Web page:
Music Reviews by the Rock Doctor – Sept 6th, 2017

FOLLOW THAT FIRE Lynn Jackson (Busted) ***+

A good storyteller can be hard to find, especially one that makes compelling records.  This is Ontario artist Lynn Jackson’s 9th album; think Cowboy Junkies meets Neil Young, and you’ve got something of a handle on Follow That Fire.

The relationship to The Junkies is no accident- after having had a hand in producing her first 8 albums, Lynn brought Michael Timmins in to produce this one. “It was great working with Michael” she says.  He has such a good ear for sounds as well as a vast knowledge of all kinds of music.  The vibe of the new record is low key.  Michael really helped capture the essence of the stories on this collection of songs.”

Aside from Lynn’s wonderfully expressive voice it’s her acoustic guitar that drives these songs.  Timmins populated them with a dramatic and sparse background, as you’d expect the main guy from Cowboy Junkies would.  The 10 tales on Follow That Fire feel intimate and sometimes spooky, not the sort of thing that invites you to get up and dance, but I’m really digging the ‘come here, I’ve got some stories to tell’ vibe. Aside from technical credits the booklet also contains lyrics to each song, so you can dive in just about as deep as you want.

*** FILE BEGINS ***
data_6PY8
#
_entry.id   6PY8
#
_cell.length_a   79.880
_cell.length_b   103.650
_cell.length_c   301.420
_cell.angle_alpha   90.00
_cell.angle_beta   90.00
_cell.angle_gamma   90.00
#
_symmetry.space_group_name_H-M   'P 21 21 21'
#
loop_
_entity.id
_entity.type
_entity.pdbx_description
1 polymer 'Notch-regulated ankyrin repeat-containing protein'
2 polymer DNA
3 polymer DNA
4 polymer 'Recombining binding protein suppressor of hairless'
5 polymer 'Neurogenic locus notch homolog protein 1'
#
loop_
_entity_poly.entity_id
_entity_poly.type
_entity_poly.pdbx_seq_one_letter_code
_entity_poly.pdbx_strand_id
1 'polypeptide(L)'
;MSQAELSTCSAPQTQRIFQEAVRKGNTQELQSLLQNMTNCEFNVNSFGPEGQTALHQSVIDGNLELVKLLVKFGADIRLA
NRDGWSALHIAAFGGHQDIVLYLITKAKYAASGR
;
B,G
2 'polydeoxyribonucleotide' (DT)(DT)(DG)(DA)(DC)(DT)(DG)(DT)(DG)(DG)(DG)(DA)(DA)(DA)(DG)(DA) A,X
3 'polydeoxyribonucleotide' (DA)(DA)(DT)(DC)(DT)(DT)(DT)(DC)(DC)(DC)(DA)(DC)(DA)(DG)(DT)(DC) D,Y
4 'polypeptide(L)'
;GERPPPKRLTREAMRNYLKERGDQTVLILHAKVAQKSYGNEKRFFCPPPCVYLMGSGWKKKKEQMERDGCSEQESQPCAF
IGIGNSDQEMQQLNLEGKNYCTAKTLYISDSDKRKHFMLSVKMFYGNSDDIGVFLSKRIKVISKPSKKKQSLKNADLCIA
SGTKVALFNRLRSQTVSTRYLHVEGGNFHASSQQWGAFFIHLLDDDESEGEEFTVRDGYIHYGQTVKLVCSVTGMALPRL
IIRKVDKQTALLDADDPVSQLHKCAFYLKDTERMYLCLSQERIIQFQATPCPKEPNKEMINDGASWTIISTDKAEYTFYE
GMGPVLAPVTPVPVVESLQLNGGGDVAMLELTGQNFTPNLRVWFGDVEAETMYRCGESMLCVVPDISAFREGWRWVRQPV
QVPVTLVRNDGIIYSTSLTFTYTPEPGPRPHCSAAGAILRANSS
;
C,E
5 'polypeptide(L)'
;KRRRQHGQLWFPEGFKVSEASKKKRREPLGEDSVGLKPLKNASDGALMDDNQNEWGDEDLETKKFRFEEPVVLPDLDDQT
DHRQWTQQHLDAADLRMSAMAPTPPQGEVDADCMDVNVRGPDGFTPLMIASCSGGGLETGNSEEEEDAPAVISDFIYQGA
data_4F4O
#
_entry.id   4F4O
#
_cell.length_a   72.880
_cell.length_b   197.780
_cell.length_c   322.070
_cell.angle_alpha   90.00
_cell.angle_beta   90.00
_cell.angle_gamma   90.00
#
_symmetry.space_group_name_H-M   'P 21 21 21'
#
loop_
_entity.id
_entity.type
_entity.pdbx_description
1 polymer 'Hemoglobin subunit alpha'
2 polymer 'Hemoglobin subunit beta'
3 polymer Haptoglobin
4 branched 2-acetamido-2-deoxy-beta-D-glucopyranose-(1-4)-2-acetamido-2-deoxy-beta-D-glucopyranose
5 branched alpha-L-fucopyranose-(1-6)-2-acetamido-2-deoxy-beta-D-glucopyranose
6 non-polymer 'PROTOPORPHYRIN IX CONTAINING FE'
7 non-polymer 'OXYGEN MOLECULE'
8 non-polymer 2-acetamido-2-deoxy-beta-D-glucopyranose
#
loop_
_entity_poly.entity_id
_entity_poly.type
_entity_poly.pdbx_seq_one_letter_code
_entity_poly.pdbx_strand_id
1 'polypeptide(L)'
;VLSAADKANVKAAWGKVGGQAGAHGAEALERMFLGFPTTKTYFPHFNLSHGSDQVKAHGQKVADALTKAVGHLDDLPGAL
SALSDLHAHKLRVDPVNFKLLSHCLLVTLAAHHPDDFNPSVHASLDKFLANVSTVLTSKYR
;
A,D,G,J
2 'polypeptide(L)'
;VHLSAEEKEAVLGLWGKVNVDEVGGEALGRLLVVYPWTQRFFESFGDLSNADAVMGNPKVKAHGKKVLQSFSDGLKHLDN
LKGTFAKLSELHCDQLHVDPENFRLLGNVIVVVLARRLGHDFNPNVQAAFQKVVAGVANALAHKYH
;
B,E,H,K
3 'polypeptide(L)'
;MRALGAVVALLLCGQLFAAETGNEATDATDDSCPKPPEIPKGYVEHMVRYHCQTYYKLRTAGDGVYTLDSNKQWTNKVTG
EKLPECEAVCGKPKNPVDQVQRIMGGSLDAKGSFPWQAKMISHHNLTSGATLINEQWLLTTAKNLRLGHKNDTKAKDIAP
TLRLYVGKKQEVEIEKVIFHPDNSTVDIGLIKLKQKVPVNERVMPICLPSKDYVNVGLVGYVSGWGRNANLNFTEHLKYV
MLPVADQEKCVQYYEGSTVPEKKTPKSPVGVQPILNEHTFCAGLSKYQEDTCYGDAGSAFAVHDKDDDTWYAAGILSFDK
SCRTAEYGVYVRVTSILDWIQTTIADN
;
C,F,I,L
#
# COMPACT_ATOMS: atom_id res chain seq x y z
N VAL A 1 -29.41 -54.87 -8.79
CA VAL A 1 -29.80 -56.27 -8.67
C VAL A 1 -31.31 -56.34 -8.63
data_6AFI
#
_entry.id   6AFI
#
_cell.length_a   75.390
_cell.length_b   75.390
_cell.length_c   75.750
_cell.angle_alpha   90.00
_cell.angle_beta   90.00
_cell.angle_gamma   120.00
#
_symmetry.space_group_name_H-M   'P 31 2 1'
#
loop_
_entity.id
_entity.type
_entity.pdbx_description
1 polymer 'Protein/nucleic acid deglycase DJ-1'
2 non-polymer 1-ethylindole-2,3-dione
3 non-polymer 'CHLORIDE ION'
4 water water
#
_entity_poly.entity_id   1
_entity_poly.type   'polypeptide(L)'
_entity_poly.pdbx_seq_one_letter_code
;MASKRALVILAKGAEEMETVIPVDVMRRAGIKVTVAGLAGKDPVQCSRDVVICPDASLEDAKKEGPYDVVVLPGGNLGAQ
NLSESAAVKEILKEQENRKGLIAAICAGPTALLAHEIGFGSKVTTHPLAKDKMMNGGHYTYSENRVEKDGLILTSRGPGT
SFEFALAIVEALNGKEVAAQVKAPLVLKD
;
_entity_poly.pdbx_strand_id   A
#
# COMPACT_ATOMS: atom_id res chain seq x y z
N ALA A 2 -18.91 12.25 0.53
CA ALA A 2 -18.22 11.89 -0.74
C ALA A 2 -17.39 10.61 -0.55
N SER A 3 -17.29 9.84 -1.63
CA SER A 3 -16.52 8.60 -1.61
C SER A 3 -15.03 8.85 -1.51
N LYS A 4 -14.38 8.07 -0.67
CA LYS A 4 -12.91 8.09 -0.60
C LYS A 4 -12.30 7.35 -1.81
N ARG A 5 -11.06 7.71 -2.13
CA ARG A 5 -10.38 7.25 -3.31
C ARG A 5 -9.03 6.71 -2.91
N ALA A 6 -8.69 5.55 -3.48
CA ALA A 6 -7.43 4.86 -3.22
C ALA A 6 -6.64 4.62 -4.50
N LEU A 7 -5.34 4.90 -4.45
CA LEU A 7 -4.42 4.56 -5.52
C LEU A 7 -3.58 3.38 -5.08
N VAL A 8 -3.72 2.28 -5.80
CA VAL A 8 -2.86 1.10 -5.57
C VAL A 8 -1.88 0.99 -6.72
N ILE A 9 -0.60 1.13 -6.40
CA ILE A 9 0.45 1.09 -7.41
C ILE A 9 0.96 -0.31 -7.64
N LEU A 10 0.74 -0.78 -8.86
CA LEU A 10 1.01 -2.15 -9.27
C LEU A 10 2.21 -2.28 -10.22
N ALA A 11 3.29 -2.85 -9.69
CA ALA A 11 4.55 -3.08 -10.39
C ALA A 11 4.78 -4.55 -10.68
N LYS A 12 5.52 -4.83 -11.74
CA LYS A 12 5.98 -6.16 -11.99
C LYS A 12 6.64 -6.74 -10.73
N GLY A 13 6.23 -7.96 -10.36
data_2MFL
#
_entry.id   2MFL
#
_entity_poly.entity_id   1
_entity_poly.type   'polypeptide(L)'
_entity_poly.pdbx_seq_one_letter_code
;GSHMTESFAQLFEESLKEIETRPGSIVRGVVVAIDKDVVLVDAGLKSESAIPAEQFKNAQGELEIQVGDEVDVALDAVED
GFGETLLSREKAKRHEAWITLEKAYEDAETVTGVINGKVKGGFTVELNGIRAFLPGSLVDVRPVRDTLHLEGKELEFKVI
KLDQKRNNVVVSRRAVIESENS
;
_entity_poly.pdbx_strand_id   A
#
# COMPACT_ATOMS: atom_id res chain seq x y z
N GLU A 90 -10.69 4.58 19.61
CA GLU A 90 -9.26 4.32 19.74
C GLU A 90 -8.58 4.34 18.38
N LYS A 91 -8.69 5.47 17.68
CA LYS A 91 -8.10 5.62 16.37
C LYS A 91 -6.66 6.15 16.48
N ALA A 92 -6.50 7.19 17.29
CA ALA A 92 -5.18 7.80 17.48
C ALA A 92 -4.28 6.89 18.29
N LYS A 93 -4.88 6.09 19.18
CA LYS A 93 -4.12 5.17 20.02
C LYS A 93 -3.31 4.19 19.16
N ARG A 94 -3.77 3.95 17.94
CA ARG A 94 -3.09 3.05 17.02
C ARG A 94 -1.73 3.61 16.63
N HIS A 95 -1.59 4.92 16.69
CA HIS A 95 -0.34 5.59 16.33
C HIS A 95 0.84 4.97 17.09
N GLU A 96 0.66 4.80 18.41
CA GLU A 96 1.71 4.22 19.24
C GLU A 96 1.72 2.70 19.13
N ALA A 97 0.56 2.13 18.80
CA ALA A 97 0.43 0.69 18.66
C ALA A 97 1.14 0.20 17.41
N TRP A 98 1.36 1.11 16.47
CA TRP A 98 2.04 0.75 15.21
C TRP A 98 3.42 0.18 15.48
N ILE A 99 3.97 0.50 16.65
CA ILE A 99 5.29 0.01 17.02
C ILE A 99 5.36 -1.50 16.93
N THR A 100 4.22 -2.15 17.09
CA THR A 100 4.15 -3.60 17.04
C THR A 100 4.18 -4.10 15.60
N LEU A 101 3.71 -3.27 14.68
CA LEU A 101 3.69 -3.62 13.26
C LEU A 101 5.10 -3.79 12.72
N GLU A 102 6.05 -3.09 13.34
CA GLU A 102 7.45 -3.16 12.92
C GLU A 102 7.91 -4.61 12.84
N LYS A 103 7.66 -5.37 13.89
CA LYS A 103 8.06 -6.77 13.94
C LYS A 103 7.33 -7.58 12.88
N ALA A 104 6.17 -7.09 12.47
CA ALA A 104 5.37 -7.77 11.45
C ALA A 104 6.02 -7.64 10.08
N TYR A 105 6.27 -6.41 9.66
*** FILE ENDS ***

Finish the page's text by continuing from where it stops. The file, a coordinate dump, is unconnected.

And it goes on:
“When I write a song, I often hear the arrangement fully formed” Lynn says, “I let the songs lead me into whatever direction they want to go.”  Follow That Fire is a collection of stories about the road along with darkly cinematic tales of Alice and Ghost, plus tributes to the passing of longtime friends.  Not a party record to be sure, but given a chance Lynn Jackson’s Follow That Fire has the potential to become one of your closest friends.

KEY CUTS:  Side of The Road, Random Breakdowns False Starts & New Beginnings, No Regrets

BRETT ELDREDGE Brett Eldredge (Warner Music Canada) ***

Country music- the white man’s blues.  I’ve said that before, and it’s true.  Eldredge stands out from the current Nashville crowd on his new self titled album in a couple of ways; instrumentally the songs have a relaxed country feel, they’re not faux rock & roll thinly disguised as boot ‘n’ hat wearin’ songs. Plus there’s an emotional heft to these songs that most of the other artists are missing.